How Do Doorway and Startpages Differ?
There’ve been some fine lines walked lately by Google’s Webspam team. Not too long ago, it was paid links reporting, and now the line is between startpages and doorway pages. The definitions are quite similar, but Google says it’s all about intent, which makes the argument reminiscent of the art versus indecency squabbles of the past.
|How Do Doorway and Startpages Differ?|
The debate begins with the Irish branch of Google’s Search Quality Team and a posting about how to create good startpages, which, says Selina and Jos, have been popular in the Dutch market for some time.
They define a startpage as:
…a webpage with a lot of links about a specific topic. The startpages are hosted on a startpage domain and each separate startpage is maintained by an individual webmaster. The links on startpages are usually ordered by categories related to the topic of the page. Besides hyperlinks, startpages often contain text, animations and pictures.
But hang on a second, says InformationWeek blogger Thomas Claburn in a blog post titled "Is Google’s Spam Fight a Sham?", a title just begging for a response from anti-webspam commander Matt Cutts, who we’ll get to shortly.
"In practice," writes Claburn, "a doorway page looks like…well, a Web page with a lot of links about a specific topic."
And Google has been highly punitive of doorway pages, as they have historically been used for spamdexing the search engine to manipulate search results. Claburn also questions AdSense for Domains, which is the topic of the latest Google lawsuit, labeling the practice of putting ads on parked domains "a spam service."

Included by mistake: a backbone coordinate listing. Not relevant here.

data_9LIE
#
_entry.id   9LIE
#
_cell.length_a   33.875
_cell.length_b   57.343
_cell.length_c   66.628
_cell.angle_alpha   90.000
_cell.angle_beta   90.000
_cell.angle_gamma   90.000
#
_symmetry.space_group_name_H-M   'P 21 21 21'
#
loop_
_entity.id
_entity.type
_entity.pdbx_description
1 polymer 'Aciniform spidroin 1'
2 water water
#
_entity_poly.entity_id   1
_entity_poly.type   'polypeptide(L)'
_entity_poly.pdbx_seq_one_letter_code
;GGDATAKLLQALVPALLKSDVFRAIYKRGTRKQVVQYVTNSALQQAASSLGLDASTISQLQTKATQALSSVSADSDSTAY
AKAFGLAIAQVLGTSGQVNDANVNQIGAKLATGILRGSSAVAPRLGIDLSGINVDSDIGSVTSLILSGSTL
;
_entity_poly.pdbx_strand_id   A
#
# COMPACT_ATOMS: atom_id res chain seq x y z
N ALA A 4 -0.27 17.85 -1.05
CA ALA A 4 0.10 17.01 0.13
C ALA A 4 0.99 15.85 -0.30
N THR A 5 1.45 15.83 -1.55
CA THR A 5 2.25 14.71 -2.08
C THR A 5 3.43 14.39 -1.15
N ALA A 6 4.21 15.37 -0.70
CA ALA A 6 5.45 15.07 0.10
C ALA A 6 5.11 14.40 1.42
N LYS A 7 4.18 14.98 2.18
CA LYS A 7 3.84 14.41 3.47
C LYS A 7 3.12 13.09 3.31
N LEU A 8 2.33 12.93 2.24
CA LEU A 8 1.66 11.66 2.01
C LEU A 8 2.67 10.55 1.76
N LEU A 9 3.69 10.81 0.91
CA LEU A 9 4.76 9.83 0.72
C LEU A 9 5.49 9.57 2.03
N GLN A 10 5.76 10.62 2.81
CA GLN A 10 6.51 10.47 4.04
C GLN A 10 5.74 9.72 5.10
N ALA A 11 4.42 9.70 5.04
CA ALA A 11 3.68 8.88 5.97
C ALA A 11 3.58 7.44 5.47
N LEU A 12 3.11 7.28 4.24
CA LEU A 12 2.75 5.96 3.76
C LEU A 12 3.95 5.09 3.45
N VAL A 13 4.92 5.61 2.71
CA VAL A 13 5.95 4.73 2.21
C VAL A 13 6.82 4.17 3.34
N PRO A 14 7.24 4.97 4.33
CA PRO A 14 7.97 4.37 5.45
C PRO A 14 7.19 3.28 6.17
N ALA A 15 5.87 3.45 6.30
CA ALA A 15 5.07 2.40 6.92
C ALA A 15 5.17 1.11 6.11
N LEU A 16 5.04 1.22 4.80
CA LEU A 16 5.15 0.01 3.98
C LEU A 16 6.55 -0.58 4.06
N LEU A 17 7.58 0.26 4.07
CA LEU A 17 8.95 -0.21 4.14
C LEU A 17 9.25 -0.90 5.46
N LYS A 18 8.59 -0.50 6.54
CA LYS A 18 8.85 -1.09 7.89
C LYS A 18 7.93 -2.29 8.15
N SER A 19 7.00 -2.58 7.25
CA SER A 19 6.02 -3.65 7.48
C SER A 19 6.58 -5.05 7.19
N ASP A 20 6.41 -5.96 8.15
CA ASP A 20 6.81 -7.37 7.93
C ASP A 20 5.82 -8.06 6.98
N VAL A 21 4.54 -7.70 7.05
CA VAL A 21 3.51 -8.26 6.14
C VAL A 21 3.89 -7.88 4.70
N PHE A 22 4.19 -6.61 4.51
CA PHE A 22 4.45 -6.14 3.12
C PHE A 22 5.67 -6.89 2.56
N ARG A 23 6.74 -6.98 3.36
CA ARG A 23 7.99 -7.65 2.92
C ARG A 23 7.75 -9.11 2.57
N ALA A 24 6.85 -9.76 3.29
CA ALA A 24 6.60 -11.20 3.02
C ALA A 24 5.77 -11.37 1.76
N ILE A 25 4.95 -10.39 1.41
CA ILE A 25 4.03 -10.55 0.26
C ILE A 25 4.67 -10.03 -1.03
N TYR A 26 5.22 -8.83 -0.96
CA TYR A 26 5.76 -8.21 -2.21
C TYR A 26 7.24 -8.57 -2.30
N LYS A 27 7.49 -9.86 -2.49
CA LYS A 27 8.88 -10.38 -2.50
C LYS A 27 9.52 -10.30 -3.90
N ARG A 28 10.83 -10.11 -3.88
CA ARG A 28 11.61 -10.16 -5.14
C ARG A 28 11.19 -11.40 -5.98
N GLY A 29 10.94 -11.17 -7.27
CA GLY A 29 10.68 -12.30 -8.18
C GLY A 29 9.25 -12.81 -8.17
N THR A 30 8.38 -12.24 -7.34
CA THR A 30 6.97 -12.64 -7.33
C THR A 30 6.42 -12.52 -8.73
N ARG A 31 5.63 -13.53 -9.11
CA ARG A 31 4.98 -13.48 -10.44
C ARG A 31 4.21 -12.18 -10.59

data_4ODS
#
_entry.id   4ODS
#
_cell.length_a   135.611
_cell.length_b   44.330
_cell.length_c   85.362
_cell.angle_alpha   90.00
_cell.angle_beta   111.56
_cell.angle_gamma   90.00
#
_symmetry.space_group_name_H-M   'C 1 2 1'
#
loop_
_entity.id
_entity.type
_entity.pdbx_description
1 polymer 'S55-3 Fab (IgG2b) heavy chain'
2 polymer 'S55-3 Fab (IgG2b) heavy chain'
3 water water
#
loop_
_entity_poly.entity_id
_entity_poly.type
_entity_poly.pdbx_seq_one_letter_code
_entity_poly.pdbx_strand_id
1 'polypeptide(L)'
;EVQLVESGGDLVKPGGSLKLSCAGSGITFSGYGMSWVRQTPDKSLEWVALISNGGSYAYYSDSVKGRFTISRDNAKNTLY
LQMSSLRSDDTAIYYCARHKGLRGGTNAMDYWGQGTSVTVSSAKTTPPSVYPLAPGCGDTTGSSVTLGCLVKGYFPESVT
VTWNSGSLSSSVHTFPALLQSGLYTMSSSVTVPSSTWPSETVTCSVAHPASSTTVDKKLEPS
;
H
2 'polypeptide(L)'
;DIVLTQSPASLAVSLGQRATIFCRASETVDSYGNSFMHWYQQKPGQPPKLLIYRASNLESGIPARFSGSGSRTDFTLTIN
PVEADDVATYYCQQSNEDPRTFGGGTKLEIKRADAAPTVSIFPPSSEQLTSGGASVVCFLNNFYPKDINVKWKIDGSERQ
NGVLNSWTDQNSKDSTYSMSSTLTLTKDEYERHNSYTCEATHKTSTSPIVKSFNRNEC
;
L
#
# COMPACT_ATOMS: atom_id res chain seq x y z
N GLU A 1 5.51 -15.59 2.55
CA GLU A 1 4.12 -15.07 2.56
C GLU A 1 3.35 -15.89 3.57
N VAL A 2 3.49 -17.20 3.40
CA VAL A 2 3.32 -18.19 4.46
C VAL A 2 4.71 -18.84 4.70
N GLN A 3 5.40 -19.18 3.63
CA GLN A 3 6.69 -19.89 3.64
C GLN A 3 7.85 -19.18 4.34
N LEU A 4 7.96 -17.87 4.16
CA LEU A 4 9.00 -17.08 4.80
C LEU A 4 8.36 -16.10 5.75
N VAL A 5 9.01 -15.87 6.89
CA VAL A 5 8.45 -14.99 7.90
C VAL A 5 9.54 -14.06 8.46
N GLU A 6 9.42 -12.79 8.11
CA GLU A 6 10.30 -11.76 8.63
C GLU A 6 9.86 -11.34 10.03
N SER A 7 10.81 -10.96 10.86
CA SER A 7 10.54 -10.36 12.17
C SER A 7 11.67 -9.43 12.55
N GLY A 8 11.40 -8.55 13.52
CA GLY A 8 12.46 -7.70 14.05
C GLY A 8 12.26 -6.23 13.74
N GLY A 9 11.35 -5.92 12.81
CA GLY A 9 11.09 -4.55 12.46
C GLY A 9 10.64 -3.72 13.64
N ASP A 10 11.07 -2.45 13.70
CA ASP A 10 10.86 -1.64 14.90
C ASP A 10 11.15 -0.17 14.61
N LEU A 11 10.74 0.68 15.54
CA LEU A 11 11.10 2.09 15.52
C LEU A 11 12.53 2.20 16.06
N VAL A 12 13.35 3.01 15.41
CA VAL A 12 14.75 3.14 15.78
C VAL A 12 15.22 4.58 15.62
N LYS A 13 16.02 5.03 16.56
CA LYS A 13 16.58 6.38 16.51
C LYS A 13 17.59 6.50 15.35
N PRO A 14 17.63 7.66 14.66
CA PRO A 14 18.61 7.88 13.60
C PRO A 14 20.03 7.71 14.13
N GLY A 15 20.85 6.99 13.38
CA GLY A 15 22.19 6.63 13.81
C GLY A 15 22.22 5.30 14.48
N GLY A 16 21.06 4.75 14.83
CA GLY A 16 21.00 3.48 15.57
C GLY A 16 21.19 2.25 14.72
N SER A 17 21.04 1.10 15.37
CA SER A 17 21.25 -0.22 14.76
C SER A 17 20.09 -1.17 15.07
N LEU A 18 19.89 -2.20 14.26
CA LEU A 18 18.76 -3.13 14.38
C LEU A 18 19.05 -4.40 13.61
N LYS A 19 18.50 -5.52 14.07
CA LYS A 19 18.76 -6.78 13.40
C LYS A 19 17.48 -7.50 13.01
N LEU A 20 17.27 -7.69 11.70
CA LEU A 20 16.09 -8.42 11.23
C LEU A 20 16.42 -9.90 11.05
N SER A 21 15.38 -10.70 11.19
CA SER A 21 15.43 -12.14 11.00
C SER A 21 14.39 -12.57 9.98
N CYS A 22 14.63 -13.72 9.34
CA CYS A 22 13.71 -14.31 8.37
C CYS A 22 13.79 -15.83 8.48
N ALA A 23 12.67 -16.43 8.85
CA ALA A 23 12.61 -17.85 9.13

Cutts responded with a blog post on the subject, the snarky tone of which comes just short of calling Claburn a major tool. (He doesn’t call him that, of course. See: Cutts’ Guide to Corporate Blogging.)
"I had a bunch of spam-related work to do this morning," writes Cutts, presumably wiping the sweat from his brow in mid-knee-bend, "so I just dashed out a 15 minute reply."
"It makes sense that you’re not familiar with start pages; they’re much more common in Dutch. That’s why the second half of the post was in Dutch. Over half of Google’s traffic is from outside the U.S., so it’s only natural that we communicate about quality and spam in other languages — I believe we’re the only major U.S. search engine that does so.
"Google provides guidance in lots of non-English markets about individual practices in that market. For example, link exchanges are more popular in Polish and French than in English. I wouldn’t expect you to know that, but we pay attention to spam trends in lots of different languages, employ algorithms to counter webspam, and additionally try to communicate with webmasters and site owners to prevent spam in the first place."
If you’re not familiar with Southern US language nuances, that was a polite way to say "kiss it."
He also delves into the AdSense for Domains issue, too, which you can read at the blog.
To be fair, on the surface it does seem the two would be difficult to distinguish via technical definition. But just like on the issue of decency, one might know spam when he sees it. Spam emails, spam blogs, spam comments, are almost universally simple to distinguish from the real deal, and that’s what the issue sounds like here too.
On the original Webmaster Central post that brought these questions before the court, Selina and Jos spell out startpage guidelines that will keep them from being tagged as webspam. They’re actually quite similar to Google’s guidelines in general:
1. Create content for users, not search engines, with no hidden text, using full sentences instead of keyword strings.
2. Keep content on-topic, using anchor text with every link that is relevant to that topic.
3. "Don’t create startpages out of commercial intent or for the sole purpose of exchanging links. Of course there is nothing wrong with trying to monetize your startpage, but a page with only banners and affiliate links is not the best user experience and therefore not recommended. The same goes for startpages that are created as part of a link network."